About five years ago, Rutger Bregman wrote another column in which he argued that the outrage about Black Pete had to be over. I quote: "We do not do racism and should not let ourselves be talked into by American nerve sufferers."

Rutger is now deeply ashamed of that (something he wrote about a column about earlier). Because if something has turned out in recent years, it is that racism is alive and kicking. And that we - two insanely white men - often have a blind spot for that.

This is why this time a conversation about racism with cultural anthropologist and correspondent Microrevolutions Sinan Çankaya.


the column referred to in there is a 2013 article of his titled "Freedom of changing opinion":

You do not encounter them often: people who have changed their opinion. Or rather, people who admit that they have changed their opinion. Where most opinions are ventilated - in politics and journalism - it happens as well as never.

It is strange. Voters float like never before and the world is changing faster than ever. But admit that we change our opinion? Are you crazy.

Yet we do it constantly. What once was healthy cosmopolitanism is now a twisted europhilia. What once was multicultural tolerance is now the naivety of the nineties. The PvdA of today is the VVD of the past and the VVD now rubs against positions where Hans Janmaat was still convicted.

"You have changed your mind" - it sounds like a reproach. But is it not precisely the intention of every decent debate? What do we have about a democracy that revels in the ventilation and consumption of our own opinion? Oh well, the freedom of expression, we can not get enough of it. 'The right to make a sound', the philosopher Stanley Fish once said. But what really comes under fire is the freedom of change of opinion.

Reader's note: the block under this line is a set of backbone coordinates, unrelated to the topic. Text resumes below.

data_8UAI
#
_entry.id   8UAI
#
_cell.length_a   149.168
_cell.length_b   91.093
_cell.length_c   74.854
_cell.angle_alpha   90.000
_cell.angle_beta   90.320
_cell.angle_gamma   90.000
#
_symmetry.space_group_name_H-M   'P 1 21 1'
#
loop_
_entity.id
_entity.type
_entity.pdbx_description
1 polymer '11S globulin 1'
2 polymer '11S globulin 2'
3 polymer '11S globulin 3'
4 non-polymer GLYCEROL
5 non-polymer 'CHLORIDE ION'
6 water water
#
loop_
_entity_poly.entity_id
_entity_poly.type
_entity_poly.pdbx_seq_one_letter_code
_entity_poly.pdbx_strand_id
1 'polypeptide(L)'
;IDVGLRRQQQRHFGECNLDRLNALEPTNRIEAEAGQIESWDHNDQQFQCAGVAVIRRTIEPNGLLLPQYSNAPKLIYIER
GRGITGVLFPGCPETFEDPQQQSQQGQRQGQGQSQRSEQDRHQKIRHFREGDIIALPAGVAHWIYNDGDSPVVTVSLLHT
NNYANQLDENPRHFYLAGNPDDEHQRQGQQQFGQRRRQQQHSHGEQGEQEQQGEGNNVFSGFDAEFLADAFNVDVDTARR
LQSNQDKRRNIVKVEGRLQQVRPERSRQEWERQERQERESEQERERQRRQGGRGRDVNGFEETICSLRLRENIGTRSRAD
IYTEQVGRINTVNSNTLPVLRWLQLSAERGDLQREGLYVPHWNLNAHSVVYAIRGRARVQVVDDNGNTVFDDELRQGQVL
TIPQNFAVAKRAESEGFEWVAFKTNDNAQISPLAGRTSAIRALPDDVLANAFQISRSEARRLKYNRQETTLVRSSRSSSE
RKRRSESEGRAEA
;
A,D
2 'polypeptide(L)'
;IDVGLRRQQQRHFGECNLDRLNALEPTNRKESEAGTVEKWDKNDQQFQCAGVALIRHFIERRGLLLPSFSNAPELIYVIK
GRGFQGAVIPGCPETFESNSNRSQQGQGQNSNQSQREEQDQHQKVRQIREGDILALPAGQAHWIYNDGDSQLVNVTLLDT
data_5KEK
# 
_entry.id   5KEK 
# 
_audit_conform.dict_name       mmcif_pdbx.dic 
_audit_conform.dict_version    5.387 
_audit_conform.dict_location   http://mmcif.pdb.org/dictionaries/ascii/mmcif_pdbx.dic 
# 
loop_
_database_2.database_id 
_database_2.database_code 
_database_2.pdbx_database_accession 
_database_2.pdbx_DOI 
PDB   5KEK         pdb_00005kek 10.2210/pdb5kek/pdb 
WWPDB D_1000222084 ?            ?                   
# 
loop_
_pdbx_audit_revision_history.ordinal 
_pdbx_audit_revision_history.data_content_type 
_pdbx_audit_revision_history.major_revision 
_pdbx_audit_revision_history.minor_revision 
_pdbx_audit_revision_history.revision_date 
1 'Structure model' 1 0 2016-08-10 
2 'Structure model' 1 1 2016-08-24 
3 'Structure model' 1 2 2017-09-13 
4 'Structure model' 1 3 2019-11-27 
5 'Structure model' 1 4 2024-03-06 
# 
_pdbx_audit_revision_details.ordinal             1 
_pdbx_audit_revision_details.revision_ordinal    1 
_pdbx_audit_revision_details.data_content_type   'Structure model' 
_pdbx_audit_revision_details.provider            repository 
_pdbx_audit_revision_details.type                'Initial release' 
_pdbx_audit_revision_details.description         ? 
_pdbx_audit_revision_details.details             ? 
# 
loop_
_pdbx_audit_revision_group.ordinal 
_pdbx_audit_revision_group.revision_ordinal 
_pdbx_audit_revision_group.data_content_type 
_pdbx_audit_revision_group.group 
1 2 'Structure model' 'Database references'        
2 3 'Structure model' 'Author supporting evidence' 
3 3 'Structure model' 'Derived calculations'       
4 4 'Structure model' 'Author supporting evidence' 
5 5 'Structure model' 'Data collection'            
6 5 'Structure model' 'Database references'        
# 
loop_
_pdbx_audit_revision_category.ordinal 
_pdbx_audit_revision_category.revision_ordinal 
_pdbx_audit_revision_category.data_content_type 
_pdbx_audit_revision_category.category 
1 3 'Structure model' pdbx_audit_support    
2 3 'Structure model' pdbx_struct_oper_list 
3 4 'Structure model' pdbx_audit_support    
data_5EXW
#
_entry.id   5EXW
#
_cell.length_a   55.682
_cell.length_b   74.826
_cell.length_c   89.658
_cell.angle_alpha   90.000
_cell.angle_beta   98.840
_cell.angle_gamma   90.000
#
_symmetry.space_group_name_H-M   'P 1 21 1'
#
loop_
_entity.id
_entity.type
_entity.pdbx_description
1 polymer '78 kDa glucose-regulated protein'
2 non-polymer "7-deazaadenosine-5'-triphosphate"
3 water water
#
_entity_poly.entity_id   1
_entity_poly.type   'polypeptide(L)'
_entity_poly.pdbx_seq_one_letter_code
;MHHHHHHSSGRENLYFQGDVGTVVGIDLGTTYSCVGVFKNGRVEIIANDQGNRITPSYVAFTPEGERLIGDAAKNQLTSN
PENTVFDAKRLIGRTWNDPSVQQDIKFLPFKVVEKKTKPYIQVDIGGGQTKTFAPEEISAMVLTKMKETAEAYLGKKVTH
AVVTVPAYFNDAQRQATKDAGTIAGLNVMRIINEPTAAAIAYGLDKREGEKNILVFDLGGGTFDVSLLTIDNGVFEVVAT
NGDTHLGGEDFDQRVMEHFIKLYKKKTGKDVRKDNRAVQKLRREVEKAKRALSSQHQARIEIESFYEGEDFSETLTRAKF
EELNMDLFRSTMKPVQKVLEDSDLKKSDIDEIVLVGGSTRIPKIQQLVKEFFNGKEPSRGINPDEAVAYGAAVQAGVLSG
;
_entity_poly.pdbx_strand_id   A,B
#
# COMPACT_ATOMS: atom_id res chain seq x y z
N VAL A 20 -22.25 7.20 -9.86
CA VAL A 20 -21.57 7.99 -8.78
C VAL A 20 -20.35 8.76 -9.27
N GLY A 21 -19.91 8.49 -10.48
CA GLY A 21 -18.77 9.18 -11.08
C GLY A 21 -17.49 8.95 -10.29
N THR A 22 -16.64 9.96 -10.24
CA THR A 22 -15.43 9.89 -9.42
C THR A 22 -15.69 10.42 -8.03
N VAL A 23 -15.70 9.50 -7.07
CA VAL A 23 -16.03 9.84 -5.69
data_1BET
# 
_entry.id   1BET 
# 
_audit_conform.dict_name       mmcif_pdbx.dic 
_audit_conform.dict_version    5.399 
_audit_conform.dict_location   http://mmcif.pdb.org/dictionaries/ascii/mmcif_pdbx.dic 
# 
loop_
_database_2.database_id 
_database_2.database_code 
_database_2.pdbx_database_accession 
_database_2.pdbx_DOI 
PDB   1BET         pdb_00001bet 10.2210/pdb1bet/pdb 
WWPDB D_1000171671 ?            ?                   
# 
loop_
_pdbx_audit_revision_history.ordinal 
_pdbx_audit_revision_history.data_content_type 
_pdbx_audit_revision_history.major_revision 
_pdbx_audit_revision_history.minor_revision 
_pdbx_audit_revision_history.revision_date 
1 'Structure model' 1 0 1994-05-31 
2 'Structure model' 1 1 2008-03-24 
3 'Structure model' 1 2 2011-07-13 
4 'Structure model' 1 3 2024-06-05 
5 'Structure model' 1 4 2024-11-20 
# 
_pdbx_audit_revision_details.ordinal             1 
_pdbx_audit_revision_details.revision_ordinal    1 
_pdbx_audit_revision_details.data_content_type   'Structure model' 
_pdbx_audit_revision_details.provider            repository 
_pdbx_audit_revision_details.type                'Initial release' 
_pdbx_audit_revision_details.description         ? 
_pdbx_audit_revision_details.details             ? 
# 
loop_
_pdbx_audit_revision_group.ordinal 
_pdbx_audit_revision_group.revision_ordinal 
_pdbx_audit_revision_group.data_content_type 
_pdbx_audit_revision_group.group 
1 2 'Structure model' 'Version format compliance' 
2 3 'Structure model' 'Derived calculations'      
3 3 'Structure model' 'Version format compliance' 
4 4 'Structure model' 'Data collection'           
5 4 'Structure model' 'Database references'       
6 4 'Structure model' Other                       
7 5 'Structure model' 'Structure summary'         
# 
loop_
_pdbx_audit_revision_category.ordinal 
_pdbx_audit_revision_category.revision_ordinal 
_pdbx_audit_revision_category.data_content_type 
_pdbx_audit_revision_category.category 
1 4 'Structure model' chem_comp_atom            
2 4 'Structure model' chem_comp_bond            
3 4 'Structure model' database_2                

"The problem with this world is that the fools and fanatics are always so sure of themselves, and the sages so full of doubts," wrote the British thinker Bertrand Russell years ago. You would say that openly changing opinions is a sign of strength, even intellectual courage. (Russell set a good example when the young philosopher Ludwig Wittgenstein chopped up his life's work.)

Nevertheless, we prefer not to change our opinion. And if you have to, then preferably noiseless. We do not admit it, do not write it down. I thought: let me dig in my own archive. Where have I actually changed my mind?

Do not be scared, but Zwarte Piet immediately surfaced. At the end of 2011, I wrote that he is "black as hell because he is coming out of the chimney." I thought the 'grumble about racism' was heavily exaggerated: just a nice tradition, fun for the kids and no more nagging. It was one of my first columns in a newspaper and called many (negative) reactions - mission succeeded, you would say.

I have now changed my mind. What a bad piece.

I also walk happily along with the herd, because public opinion about Zwarte Piet seems to shift in its entirety. You can find it trivial, that annual joke about a children's party, but it is also a good example of how putting things on the agenda, making opinions and protesting makes sense. When Quinsy Gario ('Zwarte Piet is Racisme') was arrested two years ago, this resulted in a few messages in the margin. Meanwhile, the front pages are full of his story.

This is also the case with much larger debates, about the emancipation of women, the rise of homosexual tolerance and the success of Pim Fortuyn. Or think of the arrival of the smoking ban - first 'patronizing', now quite popular - or the growing attention for animal suffering. I would not be surprised if the views of the Party for the Animals would be widely shared in about thirty years. That's how it goes: ideas of dangers that are dangerous to the state can just become the new political correctness.